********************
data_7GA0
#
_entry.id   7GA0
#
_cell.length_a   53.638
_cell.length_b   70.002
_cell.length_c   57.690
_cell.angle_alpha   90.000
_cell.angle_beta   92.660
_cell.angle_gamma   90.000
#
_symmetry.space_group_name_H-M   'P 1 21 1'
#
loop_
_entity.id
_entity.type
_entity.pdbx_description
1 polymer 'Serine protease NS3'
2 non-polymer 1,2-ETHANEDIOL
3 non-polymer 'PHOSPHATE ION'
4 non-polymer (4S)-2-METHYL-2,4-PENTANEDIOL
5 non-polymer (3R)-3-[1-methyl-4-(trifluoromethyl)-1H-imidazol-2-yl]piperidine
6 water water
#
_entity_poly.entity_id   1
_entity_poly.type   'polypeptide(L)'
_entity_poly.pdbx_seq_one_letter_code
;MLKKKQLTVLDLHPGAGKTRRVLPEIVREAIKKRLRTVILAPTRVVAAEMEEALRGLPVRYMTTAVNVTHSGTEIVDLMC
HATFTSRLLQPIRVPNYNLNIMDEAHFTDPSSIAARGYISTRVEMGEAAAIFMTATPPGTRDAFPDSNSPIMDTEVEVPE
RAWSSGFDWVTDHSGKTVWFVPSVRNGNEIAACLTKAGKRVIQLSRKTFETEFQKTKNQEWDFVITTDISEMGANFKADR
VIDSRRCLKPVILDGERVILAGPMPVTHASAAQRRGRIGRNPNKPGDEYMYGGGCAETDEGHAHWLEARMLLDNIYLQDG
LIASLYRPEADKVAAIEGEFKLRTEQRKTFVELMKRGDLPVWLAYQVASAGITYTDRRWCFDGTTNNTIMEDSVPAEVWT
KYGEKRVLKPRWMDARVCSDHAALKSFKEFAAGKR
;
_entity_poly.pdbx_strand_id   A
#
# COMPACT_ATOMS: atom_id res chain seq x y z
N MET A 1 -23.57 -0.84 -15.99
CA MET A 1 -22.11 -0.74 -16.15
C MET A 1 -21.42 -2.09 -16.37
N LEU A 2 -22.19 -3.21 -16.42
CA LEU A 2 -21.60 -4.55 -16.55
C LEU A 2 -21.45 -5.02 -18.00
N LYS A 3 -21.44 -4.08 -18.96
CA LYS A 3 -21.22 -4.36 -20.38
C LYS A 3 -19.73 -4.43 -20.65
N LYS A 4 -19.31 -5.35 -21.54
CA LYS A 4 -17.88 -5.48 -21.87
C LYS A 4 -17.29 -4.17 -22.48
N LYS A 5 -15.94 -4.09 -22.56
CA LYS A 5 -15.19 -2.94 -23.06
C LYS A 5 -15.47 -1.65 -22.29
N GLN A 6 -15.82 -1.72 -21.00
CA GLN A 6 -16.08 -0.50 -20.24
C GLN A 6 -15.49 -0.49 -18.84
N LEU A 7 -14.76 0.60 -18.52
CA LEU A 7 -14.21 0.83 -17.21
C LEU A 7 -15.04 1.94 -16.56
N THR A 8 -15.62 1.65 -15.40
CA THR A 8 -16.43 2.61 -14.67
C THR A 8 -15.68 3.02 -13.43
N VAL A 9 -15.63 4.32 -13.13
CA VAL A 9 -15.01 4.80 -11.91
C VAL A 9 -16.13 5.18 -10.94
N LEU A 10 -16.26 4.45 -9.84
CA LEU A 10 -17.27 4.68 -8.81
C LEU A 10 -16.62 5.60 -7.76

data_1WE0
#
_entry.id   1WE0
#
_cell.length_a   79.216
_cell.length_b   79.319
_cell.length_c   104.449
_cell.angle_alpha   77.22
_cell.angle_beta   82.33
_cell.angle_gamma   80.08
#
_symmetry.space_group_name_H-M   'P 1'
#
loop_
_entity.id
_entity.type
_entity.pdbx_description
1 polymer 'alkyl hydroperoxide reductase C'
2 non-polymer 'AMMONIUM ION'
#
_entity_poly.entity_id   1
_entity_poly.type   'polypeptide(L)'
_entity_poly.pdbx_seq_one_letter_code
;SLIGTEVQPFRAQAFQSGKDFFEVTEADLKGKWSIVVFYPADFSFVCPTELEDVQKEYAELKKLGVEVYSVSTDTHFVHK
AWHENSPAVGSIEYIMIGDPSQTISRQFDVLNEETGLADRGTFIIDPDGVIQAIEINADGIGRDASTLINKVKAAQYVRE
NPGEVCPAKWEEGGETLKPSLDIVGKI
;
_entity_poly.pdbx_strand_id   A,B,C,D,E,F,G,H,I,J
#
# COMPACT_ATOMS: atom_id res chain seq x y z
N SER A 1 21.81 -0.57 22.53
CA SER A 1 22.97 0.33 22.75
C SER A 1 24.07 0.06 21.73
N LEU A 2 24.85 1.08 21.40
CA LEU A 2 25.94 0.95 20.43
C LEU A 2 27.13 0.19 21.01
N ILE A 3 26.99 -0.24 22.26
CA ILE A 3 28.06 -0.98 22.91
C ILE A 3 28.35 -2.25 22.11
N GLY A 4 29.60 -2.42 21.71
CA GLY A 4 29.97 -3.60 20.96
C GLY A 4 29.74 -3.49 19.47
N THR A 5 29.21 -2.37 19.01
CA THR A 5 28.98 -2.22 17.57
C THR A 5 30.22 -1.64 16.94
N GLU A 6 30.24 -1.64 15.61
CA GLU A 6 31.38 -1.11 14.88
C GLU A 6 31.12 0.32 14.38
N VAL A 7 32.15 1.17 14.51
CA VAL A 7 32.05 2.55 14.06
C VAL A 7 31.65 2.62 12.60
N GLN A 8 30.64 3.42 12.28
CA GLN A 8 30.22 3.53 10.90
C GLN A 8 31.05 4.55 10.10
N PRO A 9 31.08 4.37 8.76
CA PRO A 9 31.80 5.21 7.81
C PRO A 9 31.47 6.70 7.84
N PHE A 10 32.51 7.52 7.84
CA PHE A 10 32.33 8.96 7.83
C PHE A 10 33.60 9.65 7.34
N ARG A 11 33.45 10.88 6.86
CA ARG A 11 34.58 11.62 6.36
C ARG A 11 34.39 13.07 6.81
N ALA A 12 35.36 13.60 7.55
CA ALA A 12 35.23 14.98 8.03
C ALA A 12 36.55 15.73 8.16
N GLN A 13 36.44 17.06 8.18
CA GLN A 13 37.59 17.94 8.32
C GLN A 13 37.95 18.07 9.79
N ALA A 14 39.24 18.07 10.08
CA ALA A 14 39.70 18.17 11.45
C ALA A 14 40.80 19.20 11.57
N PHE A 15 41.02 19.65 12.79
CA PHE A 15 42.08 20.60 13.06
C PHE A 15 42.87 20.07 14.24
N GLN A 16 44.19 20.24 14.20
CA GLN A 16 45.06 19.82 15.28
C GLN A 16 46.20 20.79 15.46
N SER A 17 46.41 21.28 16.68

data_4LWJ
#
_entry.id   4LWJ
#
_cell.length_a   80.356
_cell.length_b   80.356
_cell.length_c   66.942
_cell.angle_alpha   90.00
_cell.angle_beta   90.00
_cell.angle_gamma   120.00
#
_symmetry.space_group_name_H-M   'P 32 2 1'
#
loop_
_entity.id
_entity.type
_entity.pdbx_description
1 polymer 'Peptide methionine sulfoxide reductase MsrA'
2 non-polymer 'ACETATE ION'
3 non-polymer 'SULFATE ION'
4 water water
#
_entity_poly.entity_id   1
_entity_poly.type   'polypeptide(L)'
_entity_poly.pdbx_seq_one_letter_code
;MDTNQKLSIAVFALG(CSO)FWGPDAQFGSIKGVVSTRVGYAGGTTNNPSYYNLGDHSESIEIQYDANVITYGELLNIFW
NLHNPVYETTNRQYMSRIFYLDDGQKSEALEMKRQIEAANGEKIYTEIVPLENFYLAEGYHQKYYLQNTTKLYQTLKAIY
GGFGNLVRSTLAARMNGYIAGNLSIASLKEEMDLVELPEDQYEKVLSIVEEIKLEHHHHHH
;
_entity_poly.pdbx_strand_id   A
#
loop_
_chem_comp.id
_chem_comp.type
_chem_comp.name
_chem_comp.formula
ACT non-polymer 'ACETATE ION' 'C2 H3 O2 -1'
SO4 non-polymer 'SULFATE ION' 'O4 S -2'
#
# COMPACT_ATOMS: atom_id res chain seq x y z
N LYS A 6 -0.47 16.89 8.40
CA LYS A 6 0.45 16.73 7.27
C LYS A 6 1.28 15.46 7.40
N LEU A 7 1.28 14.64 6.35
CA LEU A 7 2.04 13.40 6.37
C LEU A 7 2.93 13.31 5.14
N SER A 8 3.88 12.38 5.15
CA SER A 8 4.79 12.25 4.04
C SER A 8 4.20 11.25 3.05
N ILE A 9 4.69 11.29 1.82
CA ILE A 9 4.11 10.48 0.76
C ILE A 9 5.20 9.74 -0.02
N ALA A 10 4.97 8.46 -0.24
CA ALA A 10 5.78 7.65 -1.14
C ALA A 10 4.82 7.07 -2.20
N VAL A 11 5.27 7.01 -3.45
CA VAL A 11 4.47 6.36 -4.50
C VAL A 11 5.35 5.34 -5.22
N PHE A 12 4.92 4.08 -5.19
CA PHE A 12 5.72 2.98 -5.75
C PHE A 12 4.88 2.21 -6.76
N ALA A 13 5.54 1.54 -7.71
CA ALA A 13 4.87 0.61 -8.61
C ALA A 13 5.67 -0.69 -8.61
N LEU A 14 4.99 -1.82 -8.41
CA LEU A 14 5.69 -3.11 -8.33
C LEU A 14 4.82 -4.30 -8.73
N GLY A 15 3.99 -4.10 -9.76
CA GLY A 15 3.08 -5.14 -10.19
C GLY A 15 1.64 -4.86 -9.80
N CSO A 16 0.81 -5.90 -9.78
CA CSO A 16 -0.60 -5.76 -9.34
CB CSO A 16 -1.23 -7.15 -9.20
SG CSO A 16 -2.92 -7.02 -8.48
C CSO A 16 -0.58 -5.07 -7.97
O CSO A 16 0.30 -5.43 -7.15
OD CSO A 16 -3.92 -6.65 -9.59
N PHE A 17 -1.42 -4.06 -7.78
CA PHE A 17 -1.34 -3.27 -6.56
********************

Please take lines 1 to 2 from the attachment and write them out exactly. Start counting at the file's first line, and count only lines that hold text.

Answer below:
data_7GA0
#